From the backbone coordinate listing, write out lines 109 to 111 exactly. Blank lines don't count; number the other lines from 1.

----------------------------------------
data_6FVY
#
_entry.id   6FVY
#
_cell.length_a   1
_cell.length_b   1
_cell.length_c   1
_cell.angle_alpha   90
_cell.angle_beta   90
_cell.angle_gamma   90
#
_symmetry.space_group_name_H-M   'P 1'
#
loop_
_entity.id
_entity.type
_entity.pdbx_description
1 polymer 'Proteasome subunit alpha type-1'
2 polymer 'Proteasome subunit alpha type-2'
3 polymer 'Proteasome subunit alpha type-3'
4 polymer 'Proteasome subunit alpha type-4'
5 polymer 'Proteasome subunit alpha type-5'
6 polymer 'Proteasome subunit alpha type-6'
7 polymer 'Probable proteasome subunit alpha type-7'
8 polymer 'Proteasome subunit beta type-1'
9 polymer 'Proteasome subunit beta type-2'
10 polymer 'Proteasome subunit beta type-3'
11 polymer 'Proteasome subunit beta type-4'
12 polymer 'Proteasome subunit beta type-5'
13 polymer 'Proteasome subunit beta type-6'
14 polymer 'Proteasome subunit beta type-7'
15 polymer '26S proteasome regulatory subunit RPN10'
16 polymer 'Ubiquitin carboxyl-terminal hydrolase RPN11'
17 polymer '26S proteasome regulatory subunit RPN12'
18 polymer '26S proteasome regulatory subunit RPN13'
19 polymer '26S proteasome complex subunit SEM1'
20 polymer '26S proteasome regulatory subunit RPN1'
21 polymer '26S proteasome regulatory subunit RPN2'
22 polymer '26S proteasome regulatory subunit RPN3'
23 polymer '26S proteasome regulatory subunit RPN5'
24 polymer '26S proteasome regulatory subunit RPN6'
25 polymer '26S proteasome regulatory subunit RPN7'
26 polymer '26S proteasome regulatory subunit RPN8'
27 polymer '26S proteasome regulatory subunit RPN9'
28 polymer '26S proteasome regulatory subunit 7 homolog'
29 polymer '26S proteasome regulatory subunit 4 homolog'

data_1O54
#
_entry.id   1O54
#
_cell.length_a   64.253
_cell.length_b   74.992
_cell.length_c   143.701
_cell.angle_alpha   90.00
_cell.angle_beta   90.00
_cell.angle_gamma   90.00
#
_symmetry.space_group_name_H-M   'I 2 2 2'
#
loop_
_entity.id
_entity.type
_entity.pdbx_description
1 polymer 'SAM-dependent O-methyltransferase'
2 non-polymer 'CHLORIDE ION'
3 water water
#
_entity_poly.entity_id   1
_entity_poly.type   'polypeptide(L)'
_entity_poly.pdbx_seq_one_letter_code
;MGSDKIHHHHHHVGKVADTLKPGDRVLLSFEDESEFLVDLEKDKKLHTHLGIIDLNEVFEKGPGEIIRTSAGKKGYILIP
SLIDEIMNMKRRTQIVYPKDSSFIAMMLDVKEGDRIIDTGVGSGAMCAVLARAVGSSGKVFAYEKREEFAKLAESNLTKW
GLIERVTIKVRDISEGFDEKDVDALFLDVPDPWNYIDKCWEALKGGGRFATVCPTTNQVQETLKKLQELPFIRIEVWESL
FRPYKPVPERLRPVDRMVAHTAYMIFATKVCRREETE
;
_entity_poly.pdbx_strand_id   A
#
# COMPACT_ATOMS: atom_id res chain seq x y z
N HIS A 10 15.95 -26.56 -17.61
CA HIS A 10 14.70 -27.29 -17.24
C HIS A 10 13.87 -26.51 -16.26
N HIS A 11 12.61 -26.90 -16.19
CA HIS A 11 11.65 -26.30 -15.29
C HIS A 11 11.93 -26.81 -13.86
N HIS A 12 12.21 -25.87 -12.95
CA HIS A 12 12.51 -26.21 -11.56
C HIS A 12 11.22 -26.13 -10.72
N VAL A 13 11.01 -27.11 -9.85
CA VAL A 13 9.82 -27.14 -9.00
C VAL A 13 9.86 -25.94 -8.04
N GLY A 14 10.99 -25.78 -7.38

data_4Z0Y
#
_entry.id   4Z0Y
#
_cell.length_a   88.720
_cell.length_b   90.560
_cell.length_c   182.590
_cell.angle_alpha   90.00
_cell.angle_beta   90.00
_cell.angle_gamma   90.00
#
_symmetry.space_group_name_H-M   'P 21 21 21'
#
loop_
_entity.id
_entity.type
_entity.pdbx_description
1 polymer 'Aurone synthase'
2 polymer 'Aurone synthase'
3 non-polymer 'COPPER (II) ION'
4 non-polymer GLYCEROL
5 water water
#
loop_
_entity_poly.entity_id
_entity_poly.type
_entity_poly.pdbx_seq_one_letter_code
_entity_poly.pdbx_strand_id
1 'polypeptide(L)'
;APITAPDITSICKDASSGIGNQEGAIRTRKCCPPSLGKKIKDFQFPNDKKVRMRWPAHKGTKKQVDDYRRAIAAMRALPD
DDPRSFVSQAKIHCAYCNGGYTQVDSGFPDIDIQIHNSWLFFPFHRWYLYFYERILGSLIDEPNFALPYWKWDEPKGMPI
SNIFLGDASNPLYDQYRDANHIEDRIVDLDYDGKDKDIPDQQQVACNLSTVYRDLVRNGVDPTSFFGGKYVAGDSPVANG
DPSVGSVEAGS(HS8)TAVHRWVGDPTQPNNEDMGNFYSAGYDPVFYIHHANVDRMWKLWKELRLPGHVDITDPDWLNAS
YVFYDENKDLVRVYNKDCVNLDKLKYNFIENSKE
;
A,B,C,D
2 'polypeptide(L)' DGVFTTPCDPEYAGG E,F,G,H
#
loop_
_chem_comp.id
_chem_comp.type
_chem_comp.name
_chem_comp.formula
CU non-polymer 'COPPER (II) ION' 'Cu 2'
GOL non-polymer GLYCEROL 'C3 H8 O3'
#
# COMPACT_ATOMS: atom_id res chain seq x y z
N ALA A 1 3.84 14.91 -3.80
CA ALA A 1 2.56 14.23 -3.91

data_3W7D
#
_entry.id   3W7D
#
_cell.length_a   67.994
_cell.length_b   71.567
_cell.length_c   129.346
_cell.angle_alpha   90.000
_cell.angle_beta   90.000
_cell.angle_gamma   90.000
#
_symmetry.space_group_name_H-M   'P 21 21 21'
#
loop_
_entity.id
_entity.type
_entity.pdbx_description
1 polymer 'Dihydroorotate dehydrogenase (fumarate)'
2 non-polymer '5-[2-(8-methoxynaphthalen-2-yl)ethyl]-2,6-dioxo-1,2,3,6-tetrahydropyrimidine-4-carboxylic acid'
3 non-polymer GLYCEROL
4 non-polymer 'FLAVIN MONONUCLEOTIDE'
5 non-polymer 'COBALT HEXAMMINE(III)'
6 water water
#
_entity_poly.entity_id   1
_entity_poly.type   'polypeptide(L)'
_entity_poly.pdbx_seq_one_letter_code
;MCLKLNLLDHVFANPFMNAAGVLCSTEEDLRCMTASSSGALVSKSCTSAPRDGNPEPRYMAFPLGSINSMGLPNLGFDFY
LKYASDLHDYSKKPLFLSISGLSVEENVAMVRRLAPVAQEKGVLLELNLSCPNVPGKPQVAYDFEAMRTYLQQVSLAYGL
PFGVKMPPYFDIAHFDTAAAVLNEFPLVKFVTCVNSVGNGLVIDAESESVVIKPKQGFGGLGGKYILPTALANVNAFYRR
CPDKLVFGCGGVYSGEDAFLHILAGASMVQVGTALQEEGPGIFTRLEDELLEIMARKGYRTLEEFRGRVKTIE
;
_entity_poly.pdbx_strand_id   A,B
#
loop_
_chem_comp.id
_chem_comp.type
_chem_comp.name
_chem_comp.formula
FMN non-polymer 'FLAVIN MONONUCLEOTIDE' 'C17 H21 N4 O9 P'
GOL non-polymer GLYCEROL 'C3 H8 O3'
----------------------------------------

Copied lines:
1 polymer 'Aurone synthase'
2 polymer 'Aurone synthase'
3 non-polymer 'COPPER (II) ION'